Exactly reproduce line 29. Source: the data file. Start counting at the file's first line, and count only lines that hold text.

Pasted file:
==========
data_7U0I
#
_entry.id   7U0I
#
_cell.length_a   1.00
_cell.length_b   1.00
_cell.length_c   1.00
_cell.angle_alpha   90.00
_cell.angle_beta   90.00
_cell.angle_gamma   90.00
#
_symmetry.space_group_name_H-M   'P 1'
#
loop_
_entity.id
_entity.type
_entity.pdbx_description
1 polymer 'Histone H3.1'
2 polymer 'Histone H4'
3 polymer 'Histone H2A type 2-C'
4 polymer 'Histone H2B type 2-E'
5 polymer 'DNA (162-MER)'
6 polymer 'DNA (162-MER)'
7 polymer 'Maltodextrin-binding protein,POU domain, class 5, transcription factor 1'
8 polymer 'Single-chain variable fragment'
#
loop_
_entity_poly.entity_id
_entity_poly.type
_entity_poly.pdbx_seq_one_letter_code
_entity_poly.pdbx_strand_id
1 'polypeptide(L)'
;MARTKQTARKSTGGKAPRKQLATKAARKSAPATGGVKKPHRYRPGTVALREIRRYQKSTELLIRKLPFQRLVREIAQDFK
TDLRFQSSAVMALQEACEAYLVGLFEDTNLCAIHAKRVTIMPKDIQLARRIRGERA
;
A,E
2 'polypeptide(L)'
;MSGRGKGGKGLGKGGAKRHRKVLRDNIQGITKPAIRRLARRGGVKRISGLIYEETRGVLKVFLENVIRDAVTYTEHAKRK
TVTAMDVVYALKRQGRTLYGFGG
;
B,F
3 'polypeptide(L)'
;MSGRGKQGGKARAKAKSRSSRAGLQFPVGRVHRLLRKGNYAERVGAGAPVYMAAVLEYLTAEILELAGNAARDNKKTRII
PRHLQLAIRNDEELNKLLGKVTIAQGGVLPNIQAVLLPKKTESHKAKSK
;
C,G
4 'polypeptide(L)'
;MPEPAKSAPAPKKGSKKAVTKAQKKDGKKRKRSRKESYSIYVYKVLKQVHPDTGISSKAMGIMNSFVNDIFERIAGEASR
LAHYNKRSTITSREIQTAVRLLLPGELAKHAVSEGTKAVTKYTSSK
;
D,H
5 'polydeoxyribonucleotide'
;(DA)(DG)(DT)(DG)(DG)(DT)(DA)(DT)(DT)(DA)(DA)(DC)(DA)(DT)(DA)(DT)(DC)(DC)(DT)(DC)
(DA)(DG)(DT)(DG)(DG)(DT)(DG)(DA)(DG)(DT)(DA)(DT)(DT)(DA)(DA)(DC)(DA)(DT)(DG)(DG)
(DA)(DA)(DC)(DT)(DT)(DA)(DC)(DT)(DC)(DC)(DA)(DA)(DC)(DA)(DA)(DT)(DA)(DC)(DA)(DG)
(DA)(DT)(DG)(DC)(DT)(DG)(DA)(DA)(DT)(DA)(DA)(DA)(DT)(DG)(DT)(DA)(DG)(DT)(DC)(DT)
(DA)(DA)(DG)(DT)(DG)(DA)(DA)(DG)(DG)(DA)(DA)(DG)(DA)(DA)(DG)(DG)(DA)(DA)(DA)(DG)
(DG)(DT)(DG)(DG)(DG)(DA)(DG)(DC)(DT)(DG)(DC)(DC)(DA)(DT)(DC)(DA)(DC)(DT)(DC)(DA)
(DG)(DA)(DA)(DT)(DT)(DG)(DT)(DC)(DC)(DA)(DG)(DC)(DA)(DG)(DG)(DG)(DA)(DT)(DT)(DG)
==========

_entity_poly.type